• Nancy Griffin

Rick Robinson & Sasha Spellman with AARP Innovation Labs Talk about the Age-Tech Revolution

The AgeTech Collaborative™ by AARP® brings leading startups, investors, industry leaders and testbeds together to drive smart solutions for older adults.



Nancy Griffin talks with the executives from AARP Innovation Labs who are driving forces behind The Collaborative: Rick Robinson, VP of Product Development, and Sasha Spellman, Startup Collaboration Director. Their passion and purpose for leveraging technology to improve the lives of older adults is infectious!


Nancy: Rick, why don’t you start by telling us about your background.


Rick: My background is a mix of content, media, and products. I came up through some startups and then America Online (AOL) for 10 years, and for the last 10 years at a number of large companies like Sprint, National Geographic, and Politico, as well as a couple of startups, including my own called Urgent.ly, doing a lot of product innovation and content development.


I found myself at the AARP Innovation Labs a few years ago, where we focus on working with startups to help them develop new products. It's a confluence of all that I've done in the past put to work at The Innovation Labs.


Nancy: Sasha, what about you?


Sasha: My whole career has been centered around helping support startups and finding ways for them to succeed. Before I joined the AARP team, I was at the Consumer Technology Association, where I spent over nine years helping build the startup program at the CES conference, which is called Eureka Park. The idea behind Eureka Park was to give early-stage startups a platform to launch at the CES.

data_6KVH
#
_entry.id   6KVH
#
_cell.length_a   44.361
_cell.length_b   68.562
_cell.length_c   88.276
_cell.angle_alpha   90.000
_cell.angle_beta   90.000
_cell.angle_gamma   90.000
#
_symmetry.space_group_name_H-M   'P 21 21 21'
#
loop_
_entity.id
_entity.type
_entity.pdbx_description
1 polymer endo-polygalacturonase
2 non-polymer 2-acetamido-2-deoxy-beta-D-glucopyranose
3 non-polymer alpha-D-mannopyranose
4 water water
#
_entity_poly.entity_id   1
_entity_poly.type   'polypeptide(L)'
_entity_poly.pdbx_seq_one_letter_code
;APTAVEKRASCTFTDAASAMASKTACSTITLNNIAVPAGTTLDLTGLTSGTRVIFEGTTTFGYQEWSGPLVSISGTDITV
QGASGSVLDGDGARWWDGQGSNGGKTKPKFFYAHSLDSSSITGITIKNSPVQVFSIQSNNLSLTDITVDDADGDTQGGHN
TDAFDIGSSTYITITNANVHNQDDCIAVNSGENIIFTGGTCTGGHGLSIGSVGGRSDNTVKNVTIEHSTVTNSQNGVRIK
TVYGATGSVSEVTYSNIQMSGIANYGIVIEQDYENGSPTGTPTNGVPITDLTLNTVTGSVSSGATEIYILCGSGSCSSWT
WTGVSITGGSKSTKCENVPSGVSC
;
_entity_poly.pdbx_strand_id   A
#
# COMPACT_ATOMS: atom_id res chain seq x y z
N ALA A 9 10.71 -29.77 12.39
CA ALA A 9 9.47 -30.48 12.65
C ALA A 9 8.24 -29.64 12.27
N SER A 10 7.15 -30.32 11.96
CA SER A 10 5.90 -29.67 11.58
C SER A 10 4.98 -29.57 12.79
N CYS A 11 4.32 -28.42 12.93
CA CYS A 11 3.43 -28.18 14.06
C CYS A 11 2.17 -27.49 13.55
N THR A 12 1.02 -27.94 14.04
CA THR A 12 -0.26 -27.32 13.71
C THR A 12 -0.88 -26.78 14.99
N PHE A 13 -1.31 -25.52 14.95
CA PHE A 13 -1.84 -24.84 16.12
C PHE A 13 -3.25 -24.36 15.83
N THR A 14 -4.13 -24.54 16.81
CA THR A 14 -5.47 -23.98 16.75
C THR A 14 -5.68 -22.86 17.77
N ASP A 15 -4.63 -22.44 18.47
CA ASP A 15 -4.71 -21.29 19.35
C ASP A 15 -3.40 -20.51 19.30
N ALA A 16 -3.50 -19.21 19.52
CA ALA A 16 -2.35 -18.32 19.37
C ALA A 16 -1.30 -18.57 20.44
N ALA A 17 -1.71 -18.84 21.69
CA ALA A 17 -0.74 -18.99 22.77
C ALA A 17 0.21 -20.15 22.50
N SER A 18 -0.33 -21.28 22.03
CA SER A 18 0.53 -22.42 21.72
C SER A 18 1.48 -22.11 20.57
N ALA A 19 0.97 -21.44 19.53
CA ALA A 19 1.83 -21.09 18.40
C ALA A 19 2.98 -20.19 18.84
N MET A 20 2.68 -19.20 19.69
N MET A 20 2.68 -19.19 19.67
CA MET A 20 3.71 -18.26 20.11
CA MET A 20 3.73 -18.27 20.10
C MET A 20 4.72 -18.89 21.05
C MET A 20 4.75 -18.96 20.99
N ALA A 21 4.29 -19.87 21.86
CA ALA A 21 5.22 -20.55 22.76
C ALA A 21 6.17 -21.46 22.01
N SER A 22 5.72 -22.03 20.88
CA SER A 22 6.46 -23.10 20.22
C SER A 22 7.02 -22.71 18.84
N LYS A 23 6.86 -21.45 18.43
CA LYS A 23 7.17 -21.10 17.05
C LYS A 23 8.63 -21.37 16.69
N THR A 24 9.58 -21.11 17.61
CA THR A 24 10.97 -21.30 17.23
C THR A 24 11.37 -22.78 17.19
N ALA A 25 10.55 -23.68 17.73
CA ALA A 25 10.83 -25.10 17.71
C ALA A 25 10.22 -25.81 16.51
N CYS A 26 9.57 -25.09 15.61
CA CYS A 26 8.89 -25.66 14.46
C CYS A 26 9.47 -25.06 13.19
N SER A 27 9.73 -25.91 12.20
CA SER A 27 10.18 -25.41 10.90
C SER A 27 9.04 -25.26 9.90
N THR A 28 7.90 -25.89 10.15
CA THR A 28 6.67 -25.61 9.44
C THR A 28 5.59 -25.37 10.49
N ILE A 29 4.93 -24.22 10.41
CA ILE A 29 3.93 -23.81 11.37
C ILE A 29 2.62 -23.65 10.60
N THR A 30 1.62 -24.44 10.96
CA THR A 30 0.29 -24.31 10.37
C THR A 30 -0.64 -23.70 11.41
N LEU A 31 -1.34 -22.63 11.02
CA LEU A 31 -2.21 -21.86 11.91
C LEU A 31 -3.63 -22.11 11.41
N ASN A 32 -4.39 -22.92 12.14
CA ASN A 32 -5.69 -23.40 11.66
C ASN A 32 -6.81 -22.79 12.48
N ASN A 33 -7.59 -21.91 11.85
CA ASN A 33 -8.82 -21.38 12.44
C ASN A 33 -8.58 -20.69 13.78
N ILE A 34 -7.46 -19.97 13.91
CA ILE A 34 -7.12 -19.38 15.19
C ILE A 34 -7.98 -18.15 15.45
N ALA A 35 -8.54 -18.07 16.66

After working with more than 1,000 companies, I realized that I could help companies in a deeper way in my role working with startups at AARP Innovation Labs. I was inspired by AARP’s mission to support solutions that empower people to choose how they live as they age, and excited about the vision of creating a home for the agetech ecosystem, which really didn't exist at that time.


Nancy: Tell us a little bit about the why behind the AgeTech Collaborative and why AARP is the right organization to take this on.


Rick: AARP Innovation Labs looked out over the landscape at the products and services available to both 50-plus and those supporting the 50-plus and we didn't like what we were seeing. Although there are great solutions targeted at this segment, we noticed many were either speaking down to the audience or not hitting the mark because they did not have a forward-thinking approach.


We built some of our own products early on, and then realized that it was more scalable to work with startups to accelerate their solutions. So we started putting a lot of effort into finding and accelerating startups.


The AgeTech Collaborative is the end point for a lot of the work that we do. The goal is to get as many great solutions out into the market as possible by bringing people together to help one another be successful. We bring everybody in the ecosystem under one roof, that includes not only the startups that we have brought into our portfolio, but also investors and industry leaders, test beds and service providers.


The age-tech space is ours to own. AARP is moving into a more assertive position as opposed to just providing information and great research. We're actively pulling people together to make a significant impact in this space and that's the thrust behind The Collaborative.


Nancy: Sasha, can you tell us about how you define age-tech and what are the different categories of the ecosystem?